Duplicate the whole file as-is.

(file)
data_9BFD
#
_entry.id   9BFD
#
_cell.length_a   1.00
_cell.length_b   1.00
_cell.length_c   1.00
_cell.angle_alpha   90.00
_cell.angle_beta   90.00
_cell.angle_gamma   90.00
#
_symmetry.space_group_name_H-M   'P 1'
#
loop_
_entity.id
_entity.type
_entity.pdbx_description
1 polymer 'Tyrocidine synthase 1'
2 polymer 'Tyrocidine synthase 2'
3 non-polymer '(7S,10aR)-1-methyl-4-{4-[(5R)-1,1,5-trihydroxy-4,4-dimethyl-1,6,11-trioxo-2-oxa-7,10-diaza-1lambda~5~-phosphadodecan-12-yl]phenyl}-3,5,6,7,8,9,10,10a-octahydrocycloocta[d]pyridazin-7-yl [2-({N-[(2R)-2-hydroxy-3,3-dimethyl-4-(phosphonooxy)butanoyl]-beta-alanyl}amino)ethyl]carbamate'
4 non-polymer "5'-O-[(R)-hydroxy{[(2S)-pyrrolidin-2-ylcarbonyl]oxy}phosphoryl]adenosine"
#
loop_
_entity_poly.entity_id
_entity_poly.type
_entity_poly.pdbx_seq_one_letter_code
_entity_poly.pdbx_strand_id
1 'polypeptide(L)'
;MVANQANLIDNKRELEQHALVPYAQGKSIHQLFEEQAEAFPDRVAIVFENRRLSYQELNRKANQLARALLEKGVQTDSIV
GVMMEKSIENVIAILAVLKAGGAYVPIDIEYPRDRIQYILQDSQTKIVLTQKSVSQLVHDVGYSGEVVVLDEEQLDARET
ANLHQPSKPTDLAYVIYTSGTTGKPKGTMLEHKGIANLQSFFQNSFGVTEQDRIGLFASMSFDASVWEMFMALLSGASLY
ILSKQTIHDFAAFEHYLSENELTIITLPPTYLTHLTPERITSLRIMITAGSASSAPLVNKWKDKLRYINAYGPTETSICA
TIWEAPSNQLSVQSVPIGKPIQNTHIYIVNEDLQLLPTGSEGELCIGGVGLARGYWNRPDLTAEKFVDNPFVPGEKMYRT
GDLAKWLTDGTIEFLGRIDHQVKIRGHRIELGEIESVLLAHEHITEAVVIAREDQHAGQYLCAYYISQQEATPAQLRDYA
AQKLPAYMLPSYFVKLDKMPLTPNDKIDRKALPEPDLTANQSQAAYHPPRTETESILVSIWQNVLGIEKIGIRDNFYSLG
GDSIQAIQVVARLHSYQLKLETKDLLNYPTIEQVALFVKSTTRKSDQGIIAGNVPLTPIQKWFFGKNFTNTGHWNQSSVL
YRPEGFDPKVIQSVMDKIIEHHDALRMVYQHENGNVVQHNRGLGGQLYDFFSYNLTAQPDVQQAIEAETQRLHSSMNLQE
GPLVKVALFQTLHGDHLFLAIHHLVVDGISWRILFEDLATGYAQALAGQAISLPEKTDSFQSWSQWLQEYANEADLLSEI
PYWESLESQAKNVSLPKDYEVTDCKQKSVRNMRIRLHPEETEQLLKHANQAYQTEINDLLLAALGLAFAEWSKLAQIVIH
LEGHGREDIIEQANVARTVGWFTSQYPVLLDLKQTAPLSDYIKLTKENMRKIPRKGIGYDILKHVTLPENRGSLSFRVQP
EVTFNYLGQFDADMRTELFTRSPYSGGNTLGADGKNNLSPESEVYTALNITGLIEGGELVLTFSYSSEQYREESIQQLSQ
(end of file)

data_9BFD
#
_entry.id   9BFD
#
_cell.length_a   1.00
_cell.length_b   1.00
_cell.length_c   1.00
_cell.angle_alpha   90.00
_cell.angle_beta   90.00
_cell.angle_gamma   90.00
#
_symmetry.space_group_name_H-M   'P 1'
#
loop_
_entity.id
_entity.type
_entity.pdbx_description
1 polymer 'Tyrocidine synthase 1'
2 polymer 'Tyrocidine synthase 2'
3 non-polymer '(7S,10aR)-1-methyl-4-{4-[(5R)-1,1,5-trihydroxy-4,4-dimethyl-1,6,11-trioxo-2-oxa-7,10-diaza-1lambda~5~-phosphadodecan-12-yl]phenyl}-3,5,6,7,8,9,10,10a-octahydrocycloocta[d]pyridazin-7-yl [2-({N-[(2R)-2-hydroxy-3,3-dimethyl-4-(phosphonooxy)butanoyl]-beta-alanyl}amino)ethyl]carbamate'
4 non-polymer "5'-O-[(R)-hydroxy{[(2S)-pyrrolidin-2-ylcarbonyl]oxy}phosphoryl]adenosine"
#
loop_
_entity_poly.entity_id
_entity_poly.type
_entity_poly.pdbx_seq_one_letter_code
_entity_poly.pdbx_strand_id
1 'polypeptide(L)'
;MVANQANLIDNKRELEQHALVPYAQGKSIHQLFEEQAEAFPDRVAIVFENRRLSYQELNRKANQLARALLEKGVQTDSIV
GVMMEKSIENVIAILAVLKAGGAYVPIDIEYPRDRIQYILQDSQTKIVLTQKSVSQLVHDVGYSGEVVVLDEEQLDARET
ANLHQPSKPTDLAYVIYTSGTTGKPKGTMLEHKGIANLQSFFQNSFGVTEQDRIGLFASMSFDASVWEMFMALLSGASLY
ILSKQTIHDFAAFEHYLSENELTIITLPPTYLTHLTPERITSLRIMITAGSASSAPLVNKWKDKLRYINAYGPTETSICA
TIWEAPSNQLSVQSVPIGKPIQNTHIYIVNEDLQLLPTGSEGELCIGGVGLARGYWNRPDLTAEKFVDNPFVPGEKMYRT
GDLAKWLTDGTIEFLGRIDHQVKIRGHRIELGEIESVLLAHEHITEAVVIAREDQHAGQYLCAYYISQQEATPAQLRDYA
AQKLPAYMLPSYFVKLDKMPLTPNDKIDRKALPEPDLTANQSQAAYHPPRTETESILVSIWQNVLGIEKIGIRDNFYSLG
GDSIQAIQVVARLHSYQLKLETKDLLNYPTIEQVALFVKSTTRKSDQGIIAGNVPLTPIQKWFFGKNFTNTGHWNQSSVL
YRPEGFDPKVIQSVMDKIIEHHDALRMVYQHENGNVVQHNRGLGGQLYDFFSYNLTAQPDVQQAIEAETQRLHSSMNLQE
GPLVKVALFQTLHGDHLFLAIHHLVVDGISWRILFEDLATGYAQALAGQAISLPEKTDSFQSWSQWLQEYANEADLLSEI
PYWESLESQAKNVSLPKDYEVTDCKQKSVRNMRIRLHPEETEQLLKHANQAYQTEINDLLLAALGLAFAEWSKLAQIVIH
LEGHGREDIIEQANVARTVGWFTSQYPVLLDLKQTAPLSDYIKLTKENMRKIPRKGIGYDILKHVTLPENRGSLSFRVQP
EVTFNYLGQFDADMRTELFTRSPYSGGNTLGADGKNNLSPESEVYTALNITGLIEGGELVLTFSYSSEQYREESIQQLSQ